Yes, it's finally come to this. After months of festival debuts, cocktail parties and a fake awards show that somehow was aired on a major broadcast network, an awards event that actually means something (sort of) in the Oscar race is happening. The 2014 Independent Spirit Awards nominations are hours away and, in some ways, they are the most competitive in recent memory.
We really shouldn't be having this conversation. It's just too soon. Isn't it?
When Meryl Streep won her third Academy Award for "The Iron Lady," the collective media mindset was that the acting icon had finally joined the three-timer club and any other nominations from that point on would be icing on the cake. A fourth Oscar win? Considering how many times she'd been overlooked since winning no. 2 for "Sophie's Choice" in 1982, it just didn't seem realistic that it would happen anytime soon or at all. Even after landing another Best Actress nod for "August: Osage County," the concept of Streep conceivably winning another statue just didn't register. That is, until now.
Perception is not always reality. Especially in the movie business.
Ever since the first trailer for "Paddington" arrived last March, eyebrows were raised. Would this CG-animated-live action hybrid do Michael Bond's beloved literary bear justice? Many thought the teaser looked more "Smurfs" or (perish the thought) "Garfield" than in the vein of a well-regarded "Fantastic Mr. Fox." It didn't matter that "Harry Potter" and "Gravity" producer David Heyman was shepherding the production; this was a movie that ended up having one bad publicity crisis after another.
Marion Cotillard has had what can only be described as a remarkable seven years. Truly.
Since winning the Best Actress Oscar for her breakthrough performance in "La Vie en Rose" she's starred in Woody Allen's best film this century ("Midnight in Paris"), Christopher Nolan's Best Picture nominee ("Inception"), worked with Michael Mann ("Public Enemies"), smartly joined a Steven Soderbergh ensemble ("Contagion"), headlined a massive French-language hit ("Little White Lies"), was already robbed of a second Best Actress Oscar nomination ("Rust and Bone") and was the center of an acclaimed drama already well on its way to cinephile cult film status ("The Immigrant"). Throw in one flick for her life partner ("Blood Ties"), a paycheck too hard to turn down ("The Dark Knight Rise") and a musical that just didn't work ("Nine") and Cotillard is already well on her way to living legend status. Now, get ready to add "Two Days, One Night" to her glowing resume.
BEVERLY HILLS — It's that time of year, when studios reunite cast and crew from some of their earlier releases to attract a little awards season spotlight. Today, 20th Century Fox had a swanky afternoon lunch at Craft to celebrate "The Fault in Our Stars." The film's premier awards player in the Best Actress race, Shailene Woodley, was on hand as was Ansel Elgort, screenwriters Scott Neustadter and Michael H. Weber, Laura Dern, producer Wyck Godfrey and the novel's author John Green. Most notably, you realize how important this film is to the studio and how proud they are of it when Jim Gianopulos, the Chairman and CEO, takes time out of his busy day to sit down for lunch with the cast and press on hand.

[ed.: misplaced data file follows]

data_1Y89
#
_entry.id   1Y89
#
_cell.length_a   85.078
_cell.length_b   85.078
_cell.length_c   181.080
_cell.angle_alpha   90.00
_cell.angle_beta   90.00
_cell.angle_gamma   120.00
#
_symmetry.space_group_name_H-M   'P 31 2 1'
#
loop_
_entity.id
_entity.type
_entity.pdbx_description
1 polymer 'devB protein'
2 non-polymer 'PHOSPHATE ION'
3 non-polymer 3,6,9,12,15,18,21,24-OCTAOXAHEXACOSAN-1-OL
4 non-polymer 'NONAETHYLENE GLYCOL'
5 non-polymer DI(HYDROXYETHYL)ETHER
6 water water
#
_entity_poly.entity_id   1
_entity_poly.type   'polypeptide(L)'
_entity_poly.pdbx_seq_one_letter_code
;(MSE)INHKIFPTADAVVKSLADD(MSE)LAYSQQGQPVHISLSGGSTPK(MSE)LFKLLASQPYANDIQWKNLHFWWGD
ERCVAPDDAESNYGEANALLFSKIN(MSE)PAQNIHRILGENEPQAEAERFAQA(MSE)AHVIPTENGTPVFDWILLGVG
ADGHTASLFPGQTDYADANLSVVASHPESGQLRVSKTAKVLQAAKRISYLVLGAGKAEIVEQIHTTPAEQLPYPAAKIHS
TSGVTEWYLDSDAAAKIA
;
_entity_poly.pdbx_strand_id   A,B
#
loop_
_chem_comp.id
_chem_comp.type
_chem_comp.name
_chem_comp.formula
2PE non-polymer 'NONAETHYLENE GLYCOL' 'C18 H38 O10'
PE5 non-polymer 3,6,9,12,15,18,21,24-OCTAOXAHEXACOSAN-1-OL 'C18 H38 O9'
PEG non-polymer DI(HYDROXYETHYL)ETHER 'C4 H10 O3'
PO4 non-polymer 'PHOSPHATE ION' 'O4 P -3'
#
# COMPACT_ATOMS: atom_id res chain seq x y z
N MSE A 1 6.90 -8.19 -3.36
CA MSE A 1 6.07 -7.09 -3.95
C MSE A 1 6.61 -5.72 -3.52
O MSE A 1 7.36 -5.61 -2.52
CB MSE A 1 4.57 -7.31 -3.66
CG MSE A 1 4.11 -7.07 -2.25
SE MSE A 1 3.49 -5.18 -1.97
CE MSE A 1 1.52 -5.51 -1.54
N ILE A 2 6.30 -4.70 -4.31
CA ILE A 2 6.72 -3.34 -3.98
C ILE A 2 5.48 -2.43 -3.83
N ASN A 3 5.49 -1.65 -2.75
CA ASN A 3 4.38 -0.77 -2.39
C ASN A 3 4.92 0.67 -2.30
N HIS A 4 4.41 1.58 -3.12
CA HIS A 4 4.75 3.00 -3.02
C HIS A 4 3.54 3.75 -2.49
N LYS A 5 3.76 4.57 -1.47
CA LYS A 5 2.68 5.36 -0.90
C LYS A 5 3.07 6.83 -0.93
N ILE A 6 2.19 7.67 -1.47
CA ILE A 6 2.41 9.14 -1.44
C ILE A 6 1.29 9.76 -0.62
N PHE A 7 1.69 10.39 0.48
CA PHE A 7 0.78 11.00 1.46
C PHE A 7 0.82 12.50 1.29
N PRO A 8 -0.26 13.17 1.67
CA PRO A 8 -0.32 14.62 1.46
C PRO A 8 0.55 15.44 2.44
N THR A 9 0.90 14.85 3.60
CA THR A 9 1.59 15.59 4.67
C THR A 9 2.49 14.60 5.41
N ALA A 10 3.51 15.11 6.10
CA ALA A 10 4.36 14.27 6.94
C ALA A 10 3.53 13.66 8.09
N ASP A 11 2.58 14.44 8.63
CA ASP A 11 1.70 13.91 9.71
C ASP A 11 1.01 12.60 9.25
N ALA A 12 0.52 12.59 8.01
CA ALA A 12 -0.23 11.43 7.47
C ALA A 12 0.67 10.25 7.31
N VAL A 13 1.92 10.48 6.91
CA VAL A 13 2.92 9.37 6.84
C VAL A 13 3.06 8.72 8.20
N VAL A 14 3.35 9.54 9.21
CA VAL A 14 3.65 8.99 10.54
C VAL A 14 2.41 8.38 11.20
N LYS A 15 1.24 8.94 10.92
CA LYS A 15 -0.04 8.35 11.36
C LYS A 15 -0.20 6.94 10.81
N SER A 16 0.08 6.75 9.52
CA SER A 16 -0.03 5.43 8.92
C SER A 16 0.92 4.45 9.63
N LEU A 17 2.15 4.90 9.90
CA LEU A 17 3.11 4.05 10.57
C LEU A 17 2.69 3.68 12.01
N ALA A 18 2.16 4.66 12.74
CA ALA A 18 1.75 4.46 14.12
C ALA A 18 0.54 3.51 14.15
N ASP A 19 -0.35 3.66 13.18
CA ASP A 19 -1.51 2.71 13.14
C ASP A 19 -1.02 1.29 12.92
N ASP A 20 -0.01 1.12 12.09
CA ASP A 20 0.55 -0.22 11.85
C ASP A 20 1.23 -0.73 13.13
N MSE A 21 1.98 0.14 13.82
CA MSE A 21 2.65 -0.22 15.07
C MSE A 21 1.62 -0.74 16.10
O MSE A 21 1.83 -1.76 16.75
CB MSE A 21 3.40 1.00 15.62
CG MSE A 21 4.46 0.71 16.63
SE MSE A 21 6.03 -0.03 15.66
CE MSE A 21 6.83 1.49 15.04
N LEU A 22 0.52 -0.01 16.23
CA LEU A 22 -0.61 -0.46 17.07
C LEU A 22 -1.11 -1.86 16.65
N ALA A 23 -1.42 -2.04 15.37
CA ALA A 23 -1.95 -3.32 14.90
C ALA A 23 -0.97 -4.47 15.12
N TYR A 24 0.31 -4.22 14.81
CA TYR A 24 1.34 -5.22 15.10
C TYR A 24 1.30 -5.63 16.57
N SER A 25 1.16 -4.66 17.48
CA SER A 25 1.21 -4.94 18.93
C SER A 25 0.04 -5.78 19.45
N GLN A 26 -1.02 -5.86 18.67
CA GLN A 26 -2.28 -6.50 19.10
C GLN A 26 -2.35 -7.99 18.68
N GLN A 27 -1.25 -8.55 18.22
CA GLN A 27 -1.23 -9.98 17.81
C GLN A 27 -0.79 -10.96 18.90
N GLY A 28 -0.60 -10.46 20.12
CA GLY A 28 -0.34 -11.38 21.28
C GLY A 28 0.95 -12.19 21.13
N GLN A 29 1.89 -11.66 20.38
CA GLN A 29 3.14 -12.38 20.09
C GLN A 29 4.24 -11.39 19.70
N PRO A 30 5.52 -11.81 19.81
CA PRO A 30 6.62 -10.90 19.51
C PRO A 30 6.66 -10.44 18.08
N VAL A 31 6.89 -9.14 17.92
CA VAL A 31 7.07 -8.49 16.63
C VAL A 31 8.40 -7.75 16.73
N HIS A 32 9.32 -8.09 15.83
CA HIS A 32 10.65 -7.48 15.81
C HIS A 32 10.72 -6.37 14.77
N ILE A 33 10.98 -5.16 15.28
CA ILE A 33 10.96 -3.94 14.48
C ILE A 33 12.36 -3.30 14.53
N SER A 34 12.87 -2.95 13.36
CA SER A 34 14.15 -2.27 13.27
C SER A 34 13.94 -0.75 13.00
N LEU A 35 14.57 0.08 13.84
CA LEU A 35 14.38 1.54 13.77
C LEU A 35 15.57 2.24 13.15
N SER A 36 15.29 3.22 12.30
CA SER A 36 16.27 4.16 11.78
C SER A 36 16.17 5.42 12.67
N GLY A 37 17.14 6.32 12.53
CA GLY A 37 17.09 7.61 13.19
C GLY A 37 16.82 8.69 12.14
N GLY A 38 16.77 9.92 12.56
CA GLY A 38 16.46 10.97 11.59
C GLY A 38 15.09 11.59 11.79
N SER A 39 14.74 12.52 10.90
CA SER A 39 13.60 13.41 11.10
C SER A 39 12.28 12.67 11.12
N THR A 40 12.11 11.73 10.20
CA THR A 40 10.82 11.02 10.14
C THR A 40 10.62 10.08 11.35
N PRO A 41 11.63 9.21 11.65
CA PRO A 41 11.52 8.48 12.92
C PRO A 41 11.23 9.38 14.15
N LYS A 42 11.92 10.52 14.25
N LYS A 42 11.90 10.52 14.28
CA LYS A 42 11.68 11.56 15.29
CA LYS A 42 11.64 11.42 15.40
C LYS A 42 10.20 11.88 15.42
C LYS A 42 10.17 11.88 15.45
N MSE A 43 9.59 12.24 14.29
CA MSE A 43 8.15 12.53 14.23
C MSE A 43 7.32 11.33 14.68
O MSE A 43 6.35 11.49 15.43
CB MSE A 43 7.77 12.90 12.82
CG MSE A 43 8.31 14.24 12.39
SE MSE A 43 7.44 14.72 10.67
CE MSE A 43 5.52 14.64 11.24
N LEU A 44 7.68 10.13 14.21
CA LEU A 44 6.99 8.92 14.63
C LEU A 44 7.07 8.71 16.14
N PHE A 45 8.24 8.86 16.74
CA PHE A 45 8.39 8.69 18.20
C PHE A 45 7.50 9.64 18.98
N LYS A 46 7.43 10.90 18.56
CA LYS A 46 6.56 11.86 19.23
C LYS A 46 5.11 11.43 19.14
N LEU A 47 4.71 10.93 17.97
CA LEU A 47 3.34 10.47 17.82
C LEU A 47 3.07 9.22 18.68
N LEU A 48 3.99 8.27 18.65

BEVERLY HILLS — It's been over two months since Jean-Marc Vallée's "Wild" premiered at the 2014 Telluride Film Festival, but the adaptation of Cheryl Strayed's best-selling memoir finally arrived in Los Angeles, and just in time for the heart of awards season.
As awards contenders rise and fall in the last-minute deluge of film premieres and screenings that is November, one movie that continues to stick with this particular writer is J.C. Chandor's "A Most Violent Year." Sure, that seems silly considering the picture only debuted two weeks ago, but context is everything. We'll spare the names of the three other contenders I've seen since, that I need to remind myself I've actually seen. That's how impressive Chandor's period thriller is.
Chadwick Boseman is looking at me with a huge grin on his face.
On the one hand, the "Get on Up" star is no doubt in a great mood after being celebrated by well-wishers for his performance as the legendary James Brown in last summer's well-received biopic. The late love is thanks to Universal Pictures, who has organized a Sunday brunch at SoHo House West Hollywood to help remind voters about Boseman's critically acclaimed portrayal. Director Tate Taylor ("The Help"), producer Brian Grazer and co-star Craig Robinson are all on hand, but Boseman is the center of the attention.
It should have been bad. It should have been terrible. A live broadcast of the Hollywood Film Awards with Queen "People's Choice" Latifah as host? A network spotlight on the most fake awards show of them all? Even with low expectations, how could talent go on stage and pick up these, cough, "awards" in front of a national audience? An award given to them because they were available to show up and their studios lobbied for it? (At least fans vote for some of the Teen Choice Awards!) Well, watch out Critics Choice Awards because CBS and Dick Clark Productions figured out a way to fashion a much more entertaining two hours than you've delivered the past few years.